Global Purchasers Leverage Spending Power to Drive Low-Carbon Transition
A record number of the world’s largest purchasers in the private and public sectors, representing a combined annual spend of more than $2.7 trillion, are using their purchasing power to achieve sustainable supply chains and manage costly environmental risks.
According to the latest supply chain figures from CDP, an NGO holding a comprehensive set of global corporate environmental data, 89 organizations are requesting carbon emissions and water-related data from over 8,300 suppliers worldwide in 2016, a 20-percent increase on the previous year, when 75 organizations requested data.
New members of CDP’s supply chain program in 2016 include global retail company Metro Group and the U.S. Department of the Navy, which has an annual budget of $170 billion and represents one-third of the total fossil fuel usage of the U.S. military, the world’s single largest consumer of non-renewable energy. They join some of the world’s leading companies, including Dell, Unilever, and Walmart in engaging with their supply chains through CDP.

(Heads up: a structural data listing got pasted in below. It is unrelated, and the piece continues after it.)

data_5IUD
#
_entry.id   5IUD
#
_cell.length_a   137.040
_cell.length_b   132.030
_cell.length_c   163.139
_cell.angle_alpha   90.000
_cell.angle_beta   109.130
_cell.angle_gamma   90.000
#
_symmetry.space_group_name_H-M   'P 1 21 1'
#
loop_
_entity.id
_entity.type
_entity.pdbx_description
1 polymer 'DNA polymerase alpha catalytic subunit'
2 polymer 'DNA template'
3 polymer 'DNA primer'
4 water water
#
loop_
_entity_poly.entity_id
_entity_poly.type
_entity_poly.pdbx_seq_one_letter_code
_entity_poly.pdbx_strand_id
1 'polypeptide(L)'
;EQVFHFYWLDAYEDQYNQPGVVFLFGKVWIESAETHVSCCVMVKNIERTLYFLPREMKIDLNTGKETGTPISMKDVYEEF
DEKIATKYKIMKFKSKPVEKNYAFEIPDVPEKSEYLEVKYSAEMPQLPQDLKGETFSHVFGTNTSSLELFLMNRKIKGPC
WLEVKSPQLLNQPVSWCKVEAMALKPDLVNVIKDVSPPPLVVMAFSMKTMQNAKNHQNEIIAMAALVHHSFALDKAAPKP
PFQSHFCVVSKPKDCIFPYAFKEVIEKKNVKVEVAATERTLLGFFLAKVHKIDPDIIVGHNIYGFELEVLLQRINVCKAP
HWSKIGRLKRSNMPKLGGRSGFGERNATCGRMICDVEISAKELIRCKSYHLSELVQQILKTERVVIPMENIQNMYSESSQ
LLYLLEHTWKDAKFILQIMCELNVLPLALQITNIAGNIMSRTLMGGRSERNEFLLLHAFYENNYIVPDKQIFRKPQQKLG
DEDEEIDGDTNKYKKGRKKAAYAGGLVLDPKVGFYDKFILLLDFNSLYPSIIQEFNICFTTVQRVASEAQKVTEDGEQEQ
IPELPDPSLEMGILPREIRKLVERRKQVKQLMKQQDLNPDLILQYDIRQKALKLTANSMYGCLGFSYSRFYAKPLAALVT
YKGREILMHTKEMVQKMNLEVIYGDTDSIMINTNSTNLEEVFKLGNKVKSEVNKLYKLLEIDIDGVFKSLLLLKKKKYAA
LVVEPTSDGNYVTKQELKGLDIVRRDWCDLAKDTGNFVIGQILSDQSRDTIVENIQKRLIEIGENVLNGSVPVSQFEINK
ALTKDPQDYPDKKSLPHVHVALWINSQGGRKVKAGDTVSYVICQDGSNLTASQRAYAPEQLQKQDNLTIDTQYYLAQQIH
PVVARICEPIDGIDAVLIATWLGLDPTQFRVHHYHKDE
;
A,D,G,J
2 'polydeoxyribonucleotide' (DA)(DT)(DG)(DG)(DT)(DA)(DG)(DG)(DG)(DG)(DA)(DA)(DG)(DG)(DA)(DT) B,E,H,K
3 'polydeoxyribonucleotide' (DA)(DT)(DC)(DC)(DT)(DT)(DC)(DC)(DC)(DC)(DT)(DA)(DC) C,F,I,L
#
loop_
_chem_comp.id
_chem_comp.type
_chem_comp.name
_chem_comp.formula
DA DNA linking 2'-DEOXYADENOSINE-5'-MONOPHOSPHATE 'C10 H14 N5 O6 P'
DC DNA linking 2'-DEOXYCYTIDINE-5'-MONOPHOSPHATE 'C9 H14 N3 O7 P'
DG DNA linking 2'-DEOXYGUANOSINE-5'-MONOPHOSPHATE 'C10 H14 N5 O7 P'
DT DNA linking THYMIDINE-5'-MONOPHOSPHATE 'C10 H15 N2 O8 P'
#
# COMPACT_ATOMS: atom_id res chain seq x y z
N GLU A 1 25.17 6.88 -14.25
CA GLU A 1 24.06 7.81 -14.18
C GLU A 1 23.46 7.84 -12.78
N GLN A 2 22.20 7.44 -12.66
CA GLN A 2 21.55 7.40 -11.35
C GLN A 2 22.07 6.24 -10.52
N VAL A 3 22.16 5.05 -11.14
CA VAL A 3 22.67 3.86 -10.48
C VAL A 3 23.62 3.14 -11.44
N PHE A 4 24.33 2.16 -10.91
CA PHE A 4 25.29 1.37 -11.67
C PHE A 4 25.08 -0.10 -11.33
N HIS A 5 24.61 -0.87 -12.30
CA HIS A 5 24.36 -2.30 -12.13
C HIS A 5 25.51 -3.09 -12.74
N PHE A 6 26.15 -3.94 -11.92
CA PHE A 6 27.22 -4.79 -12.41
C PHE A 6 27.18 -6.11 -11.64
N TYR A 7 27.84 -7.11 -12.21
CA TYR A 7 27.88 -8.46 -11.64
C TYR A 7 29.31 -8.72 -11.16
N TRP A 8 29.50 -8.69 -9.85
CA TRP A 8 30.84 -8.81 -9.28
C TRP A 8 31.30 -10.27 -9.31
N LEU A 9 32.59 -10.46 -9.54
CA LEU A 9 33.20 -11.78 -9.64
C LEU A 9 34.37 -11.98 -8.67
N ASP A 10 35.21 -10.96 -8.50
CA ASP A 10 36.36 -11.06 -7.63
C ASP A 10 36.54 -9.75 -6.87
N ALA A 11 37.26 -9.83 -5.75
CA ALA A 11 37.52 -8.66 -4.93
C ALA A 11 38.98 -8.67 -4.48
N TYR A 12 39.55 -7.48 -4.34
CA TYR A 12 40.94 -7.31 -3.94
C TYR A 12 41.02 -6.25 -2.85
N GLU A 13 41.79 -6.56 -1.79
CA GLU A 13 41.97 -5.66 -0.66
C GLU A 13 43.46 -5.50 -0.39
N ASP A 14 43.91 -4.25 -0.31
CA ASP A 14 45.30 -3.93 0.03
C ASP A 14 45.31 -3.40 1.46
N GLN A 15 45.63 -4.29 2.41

“It is inspiring to see this surge in the number of companies and governments requesting environmental data from their suppliers through CDP,” said Dexter Galvin, head of CDP’s supply chain program. “As some of the world’s largest purchasers, they wield the power to catalyze action toward the creation of clean, sustainable economies by driving target setting, emissions reductions and adoption of clean energy among thousands of companies who make up their supply chains.”
With supply chains responsible for up to four times the greenhouse gas emissions of a company’s direct operations, they present a primary focus area for businesses preparing for a carbon-constrained world. Data disclosed by suppliers through CDP enables organizations to understand how climate change can impact and potentially weaken supply chains, and helps them future-proof themselves against the associated risks.
While the majority of organizations request information from their suppliers on their carbon emissions, this year’s figures demonstrate a growing concern among purchasers about the significant risks to supply chains posed by water scarcity. The number of organizations requesting water information from their suppliers was up by one-third in 2016 compared to 2015 (from 18 to 24) with 2,100 suppliers around the world asked by CDP to disclose water information in 2016 compared to 1,500 last year.
CDP plans to further expand its supply chain work in 2016 with the development of a supplier financing initiative, aiming to offer preferential rates for investments in low-carbon projects to suppliers in markets with high capital costs. The initiative will involve major global financial organizations and is expected to launch later in 2016, in time for companies to benefit in CDP’s 2017 disclosure cycle, which starts in April 2017.
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